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Tech Companies Breaking Up With ALEC Over Climate Change

A Paulding County wind farm. Ohio Republicans connected to ALEC sponsored a bill to roll back the state's renewable energy standards.
David Grant
Flickr/Creative Commons

Many big tech companies are breaking up with the national organization ALEC, or the American Legislative Exchange Council. ALEC is a group geared towards crafting free-market-based model legislation that’s introduced into state legislatures, usually by conservative Republicans—and Ohio is now caught in the middle of the dispute.

Google, Facebook, Microsoft and other major tech companies are beginning to sever ties with ALEC, a collection of state lawmakers, corporations and lobbyists that creates model legislation. While ALEC calls itself nonpartisan and says its 2,000 members are both Republicans and Democrats, ALEC has financial backing from the conservative Koch brothers, and nearly all lawmakers who identify themselves as members of ALEC are Republicans.

The tech companies say their departure from ALEC is due to the group’s alleged denial of climate change and its impact. Google’s Executive Chairman Eric Schmidt may have sent the harshest message to ALEC a few weeks ago. During an interview on NPR’s The Diane Rehm Show, Schmidt explains why Google decided to drop ALEC.

“The company has a very strong view that we should make decisions in politics based on fact—what a shock—and the facts of climate change are not in question anymore,” Schmidt said. “Everyone understands that climate change is occurring and the people who oppose it are really hurting our children and our grandchildren and making the world a much worse place and so we should not be aligned with such people. They’re just literally lying.”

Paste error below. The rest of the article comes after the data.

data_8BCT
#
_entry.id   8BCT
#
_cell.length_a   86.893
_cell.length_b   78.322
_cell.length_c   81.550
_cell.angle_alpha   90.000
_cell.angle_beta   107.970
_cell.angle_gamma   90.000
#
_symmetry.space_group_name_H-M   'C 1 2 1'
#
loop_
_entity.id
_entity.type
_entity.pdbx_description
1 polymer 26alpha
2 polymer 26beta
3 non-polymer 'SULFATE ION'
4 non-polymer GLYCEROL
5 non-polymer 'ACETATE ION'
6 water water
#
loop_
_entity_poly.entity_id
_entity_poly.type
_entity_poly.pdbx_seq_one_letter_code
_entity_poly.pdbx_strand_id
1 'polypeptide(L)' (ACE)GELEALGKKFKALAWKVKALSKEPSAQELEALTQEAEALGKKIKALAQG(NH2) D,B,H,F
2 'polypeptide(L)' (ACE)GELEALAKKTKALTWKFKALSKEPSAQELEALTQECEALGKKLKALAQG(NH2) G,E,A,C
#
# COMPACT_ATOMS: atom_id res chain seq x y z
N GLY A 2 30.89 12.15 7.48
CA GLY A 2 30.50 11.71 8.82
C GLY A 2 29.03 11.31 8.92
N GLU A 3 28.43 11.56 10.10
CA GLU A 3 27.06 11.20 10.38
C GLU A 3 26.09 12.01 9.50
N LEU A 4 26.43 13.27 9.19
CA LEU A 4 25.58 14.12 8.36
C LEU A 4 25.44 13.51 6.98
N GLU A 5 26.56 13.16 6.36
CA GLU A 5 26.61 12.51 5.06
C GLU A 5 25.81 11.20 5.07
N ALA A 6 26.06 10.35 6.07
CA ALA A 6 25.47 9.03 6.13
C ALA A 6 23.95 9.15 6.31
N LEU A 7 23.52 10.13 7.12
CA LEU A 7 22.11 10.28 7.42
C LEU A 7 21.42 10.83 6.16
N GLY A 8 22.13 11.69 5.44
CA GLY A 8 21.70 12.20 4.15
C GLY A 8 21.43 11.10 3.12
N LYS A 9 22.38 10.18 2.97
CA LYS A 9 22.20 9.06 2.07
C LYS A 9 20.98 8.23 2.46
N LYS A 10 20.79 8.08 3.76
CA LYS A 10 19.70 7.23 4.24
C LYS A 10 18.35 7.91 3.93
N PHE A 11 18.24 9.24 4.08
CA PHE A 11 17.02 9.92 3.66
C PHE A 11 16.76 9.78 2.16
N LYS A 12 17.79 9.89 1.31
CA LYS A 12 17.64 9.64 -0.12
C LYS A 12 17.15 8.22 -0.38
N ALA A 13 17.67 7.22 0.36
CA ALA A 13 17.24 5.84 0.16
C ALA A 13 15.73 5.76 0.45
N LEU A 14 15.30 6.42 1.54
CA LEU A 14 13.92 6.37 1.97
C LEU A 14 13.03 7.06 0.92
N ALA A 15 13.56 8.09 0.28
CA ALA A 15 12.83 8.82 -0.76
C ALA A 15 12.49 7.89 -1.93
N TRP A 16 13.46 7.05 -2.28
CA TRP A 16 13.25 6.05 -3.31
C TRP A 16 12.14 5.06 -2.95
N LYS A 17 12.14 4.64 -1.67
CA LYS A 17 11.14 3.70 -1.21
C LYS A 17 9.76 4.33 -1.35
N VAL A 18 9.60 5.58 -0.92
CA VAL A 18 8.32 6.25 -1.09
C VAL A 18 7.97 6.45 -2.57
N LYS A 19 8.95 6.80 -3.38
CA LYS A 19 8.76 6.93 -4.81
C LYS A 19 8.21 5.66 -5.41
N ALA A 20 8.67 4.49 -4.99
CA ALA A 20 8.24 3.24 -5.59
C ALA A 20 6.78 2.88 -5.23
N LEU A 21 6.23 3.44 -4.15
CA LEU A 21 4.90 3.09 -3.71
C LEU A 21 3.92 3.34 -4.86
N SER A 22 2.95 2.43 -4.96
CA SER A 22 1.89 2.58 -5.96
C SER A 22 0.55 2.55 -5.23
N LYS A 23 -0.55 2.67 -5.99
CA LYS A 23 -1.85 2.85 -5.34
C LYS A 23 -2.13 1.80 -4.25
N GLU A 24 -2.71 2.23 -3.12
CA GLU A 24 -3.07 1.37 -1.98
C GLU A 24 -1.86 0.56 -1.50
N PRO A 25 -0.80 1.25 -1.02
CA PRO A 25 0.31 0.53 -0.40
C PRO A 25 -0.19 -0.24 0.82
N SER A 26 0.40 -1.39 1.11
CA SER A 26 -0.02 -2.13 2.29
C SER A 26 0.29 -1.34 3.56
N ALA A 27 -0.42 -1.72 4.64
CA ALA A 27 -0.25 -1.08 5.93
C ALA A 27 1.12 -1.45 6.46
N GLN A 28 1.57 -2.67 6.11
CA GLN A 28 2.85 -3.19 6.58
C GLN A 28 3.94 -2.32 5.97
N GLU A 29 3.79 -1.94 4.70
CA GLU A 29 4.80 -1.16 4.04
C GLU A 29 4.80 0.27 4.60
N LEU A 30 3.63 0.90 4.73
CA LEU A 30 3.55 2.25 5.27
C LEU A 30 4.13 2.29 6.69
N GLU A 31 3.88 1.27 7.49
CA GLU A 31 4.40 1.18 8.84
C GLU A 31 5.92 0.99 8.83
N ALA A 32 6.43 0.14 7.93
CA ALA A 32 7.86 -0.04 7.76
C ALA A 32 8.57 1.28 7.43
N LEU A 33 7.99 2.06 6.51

“It’s simply false,” said Republican Senator Bill Seitz of Cincinnati, an ALEC board member. He adamantly refutes accusations that ALEC doesn’t take climate change seriously. Seitz says it’s ALEC that’s been the target of several left-wing groups, and the claim that ALEC denies climate change is part of that attack. ALEC sent a letter to Google criticizing Schmidt’s comments on the radio and the company’s departure. It was signed by more than 200 ALEC members, including six Ohio legislators.

The Natural Resources Defense Council (NRDC) is one of the national groups sounding off against ALEC. Spokesperson Josh Mogerman insists that ALEC is denying climate change behind closed doors. He adds Ohio’s connection with ALEC will not bode well when it comes to attracting jobs.

“It certainly doesn’t imply that Ohio is open for business for tech companies if they’re signaling that they want to go in a clean energy direction—sending a letter that says that’s not what we’re going to do in Ohio isn’t a really good way to woo tech jobs to a state that I think is very interested in them,” he said.

Earlier this year the Ohio General Assembly passed a bill to freeze the state’s renewable and energy efficiency standards, an effort spearheaded by Seitz.

“ALEC is one of the chief architects of the effort in Ohio to roll back what have been very successful energy efficiency and renewable energy standard that have been saving Ohioans lots of money on their bill and had been diversifying the energy system for the state of Ohio,” said Mogerman.

Seitz counters that 21 states have never had renewable energy mandates—and 25 states don’t have any energy efficiency mandates.

“If they’re saying that they’re only going to invest in states that have such mandates it is they—i.e. Google etcetera—who are writing off roughly half of the United States,” said Seitz. “I don’t think they really want to do that.”

Seitz also disputes Mogerman’s assessment that the green energy standards were “very successful.” The two-year freeze allows a panel of legislators to perform a cost-benefit analysis on the benchmarks to find out if ratepayers are saving money with the standards.